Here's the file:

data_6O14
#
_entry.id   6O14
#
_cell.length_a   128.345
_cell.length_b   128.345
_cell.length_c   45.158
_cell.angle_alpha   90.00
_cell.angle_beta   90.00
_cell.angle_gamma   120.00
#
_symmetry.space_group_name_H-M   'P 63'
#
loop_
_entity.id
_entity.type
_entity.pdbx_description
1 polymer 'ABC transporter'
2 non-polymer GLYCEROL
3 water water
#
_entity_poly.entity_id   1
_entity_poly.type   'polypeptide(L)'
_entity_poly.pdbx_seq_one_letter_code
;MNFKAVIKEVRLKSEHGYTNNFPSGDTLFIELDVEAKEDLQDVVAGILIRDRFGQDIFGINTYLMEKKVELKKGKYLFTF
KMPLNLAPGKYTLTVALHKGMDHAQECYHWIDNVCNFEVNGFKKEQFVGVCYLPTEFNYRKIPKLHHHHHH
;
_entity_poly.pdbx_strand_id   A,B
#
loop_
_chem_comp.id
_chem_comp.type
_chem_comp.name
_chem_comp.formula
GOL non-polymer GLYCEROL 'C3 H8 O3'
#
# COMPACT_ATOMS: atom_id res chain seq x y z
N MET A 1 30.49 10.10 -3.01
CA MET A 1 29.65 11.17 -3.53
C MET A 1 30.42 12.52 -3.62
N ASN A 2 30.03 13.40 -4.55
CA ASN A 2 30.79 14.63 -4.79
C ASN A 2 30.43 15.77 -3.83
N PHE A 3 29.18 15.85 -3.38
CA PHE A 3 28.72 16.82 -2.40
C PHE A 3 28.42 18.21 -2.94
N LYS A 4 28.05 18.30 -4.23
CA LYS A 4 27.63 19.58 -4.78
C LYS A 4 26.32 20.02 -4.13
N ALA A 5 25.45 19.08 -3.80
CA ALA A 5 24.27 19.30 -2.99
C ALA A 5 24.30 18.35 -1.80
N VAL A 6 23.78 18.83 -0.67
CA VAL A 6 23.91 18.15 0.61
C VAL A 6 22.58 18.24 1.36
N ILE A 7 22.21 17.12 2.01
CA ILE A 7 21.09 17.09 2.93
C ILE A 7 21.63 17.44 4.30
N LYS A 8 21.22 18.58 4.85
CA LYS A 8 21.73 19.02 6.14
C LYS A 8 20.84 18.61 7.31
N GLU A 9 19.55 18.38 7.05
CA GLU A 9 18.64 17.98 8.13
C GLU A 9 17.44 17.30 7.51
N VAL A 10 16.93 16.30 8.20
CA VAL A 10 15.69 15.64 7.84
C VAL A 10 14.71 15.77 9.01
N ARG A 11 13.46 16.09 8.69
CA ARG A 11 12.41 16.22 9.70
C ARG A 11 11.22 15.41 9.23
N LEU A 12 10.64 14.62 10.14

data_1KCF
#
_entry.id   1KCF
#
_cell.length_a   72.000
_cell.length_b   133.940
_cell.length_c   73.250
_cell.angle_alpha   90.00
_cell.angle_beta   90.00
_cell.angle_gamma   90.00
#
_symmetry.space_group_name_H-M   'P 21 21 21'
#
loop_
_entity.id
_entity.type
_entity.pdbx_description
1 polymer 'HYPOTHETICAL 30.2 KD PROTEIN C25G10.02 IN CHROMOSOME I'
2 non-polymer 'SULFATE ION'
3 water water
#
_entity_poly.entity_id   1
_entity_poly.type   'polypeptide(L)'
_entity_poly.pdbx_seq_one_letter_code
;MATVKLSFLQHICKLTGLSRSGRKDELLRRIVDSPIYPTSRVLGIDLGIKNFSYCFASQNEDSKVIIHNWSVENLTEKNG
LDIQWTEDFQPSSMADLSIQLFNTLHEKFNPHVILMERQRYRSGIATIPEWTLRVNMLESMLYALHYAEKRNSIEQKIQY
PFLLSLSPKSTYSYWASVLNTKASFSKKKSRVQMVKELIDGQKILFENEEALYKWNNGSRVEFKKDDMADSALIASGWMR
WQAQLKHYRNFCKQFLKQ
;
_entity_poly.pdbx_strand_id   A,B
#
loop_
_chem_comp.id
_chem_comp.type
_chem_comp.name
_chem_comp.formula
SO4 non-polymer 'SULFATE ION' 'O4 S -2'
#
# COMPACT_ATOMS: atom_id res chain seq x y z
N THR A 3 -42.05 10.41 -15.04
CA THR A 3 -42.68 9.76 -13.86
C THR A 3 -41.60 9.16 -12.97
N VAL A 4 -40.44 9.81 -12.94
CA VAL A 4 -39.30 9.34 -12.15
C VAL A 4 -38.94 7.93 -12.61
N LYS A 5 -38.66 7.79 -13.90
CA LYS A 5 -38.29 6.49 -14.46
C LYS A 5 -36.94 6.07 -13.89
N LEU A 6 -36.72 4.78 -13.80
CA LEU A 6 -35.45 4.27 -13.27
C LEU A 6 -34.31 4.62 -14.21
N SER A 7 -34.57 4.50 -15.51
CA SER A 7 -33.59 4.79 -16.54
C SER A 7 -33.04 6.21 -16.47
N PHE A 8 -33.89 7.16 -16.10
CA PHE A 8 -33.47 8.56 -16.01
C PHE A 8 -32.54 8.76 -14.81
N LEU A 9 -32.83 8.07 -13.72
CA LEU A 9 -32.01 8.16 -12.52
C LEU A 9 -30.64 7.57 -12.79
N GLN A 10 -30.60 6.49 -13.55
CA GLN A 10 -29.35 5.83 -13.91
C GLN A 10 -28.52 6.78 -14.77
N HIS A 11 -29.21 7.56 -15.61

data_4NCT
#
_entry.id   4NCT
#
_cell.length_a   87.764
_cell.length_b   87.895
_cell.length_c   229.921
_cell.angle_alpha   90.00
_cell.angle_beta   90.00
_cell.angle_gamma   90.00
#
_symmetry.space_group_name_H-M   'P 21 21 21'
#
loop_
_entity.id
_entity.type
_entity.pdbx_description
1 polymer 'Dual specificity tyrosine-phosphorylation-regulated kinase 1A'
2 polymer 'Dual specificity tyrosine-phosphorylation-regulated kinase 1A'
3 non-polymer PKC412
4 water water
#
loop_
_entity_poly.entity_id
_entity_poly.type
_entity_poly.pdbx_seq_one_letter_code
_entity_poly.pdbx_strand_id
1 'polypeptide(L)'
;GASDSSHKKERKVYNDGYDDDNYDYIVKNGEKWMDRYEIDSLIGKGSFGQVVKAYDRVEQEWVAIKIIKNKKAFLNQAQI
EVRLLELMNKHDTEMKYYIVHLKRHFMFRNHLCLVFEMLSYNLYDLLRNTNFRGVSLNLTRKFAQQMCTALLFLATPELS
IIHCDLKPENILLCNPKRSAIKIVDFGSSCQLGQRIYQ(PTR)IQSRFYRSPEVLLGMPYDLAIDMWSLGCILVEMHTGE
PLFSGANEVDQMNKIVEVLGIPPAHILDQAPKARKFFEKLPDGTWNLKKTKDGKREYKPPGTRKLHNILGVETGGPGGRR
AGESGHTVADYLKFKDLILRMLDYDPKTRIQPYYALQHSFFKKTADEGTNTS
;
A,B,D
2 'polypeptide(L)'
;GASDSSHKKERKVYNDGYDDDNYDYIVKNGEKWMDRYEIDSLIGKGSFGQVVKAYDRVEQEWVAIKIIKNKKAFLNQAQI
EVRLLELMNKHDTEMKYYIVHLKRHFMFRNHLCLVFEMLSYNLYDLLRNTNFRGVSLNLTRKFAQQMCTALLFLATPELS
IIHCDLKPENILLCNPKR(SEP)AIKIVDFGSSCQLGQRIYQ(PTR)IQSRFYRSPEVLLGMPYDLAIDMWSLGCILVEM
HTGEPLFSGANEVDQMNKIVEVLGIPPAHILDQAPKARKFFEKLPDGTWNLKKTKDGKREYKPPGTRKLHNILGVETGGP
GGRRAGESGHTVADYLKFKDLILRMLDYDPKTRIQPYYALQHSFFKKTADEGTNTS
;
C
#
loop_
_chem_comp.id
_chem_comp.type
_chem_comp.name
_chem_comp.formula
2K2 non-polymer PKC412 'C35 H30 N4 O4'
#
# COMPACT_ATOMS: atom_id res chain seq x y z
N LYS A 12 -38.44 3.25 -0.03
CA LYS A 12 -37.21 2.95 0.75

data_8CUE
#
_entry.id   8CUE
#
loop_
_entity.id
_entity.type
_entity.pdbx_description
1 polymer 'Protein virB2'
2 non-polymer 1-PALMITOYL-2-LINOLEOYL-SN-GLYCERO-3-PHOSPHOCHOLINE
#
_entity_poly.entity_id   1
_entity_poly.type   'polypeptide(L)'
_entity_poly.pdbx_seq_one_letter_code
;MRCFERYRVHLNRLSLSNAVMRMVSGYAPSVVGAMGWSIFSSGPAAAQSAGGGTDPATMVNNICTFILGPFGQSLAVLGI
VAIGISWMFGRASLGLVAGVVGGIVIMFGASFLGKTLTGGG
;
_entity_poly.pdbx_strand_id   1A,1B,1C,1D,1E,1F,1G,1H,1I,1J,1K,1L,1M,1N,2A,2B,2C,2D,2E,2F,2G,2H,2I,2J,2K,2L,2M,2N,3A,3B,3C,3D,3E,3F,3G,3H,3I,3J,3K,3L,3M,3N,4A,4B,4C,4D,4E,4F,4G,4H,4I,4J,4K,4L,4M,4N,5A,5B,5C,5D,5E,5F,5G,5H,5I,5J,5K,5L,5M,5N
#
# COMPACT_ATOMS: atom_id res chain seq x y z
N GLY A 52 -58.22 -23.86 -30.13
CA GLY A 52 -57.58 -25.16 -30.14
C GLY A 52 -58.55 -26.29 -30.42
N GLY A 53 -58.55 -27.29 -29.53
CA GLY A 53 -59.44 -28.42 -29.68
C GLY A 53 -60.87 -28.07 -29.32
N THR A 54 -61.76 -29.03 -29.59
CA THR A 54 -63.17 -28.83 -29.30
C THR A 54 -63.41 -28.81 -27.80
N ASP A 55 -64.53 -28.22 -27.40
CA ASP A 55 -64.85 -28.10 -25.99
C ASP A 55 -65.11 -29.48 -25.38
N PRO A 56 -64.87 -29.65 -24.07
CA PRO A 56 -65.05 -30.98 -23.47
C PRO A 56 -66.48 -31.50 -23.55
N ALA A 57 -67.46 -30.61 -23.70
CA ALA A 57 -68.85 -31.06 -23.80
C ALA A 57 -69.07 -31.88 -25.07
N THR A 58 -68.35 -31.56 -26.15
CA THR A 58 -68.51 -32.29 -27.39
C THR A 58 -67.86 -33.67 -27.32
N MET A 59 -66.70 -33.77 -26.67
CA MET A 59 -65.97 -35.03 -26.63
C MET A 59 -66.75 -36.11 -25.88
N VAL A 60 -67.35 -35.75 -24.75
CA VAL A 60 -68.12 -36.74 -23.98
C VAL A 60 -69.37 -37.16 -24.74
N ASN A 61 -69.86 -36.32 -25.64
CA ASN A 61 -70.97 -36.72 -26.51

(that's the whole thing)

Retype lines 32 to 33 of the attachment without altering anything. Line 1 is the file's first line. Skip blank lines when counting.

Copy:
_chem_comp.type
_chem_comp.name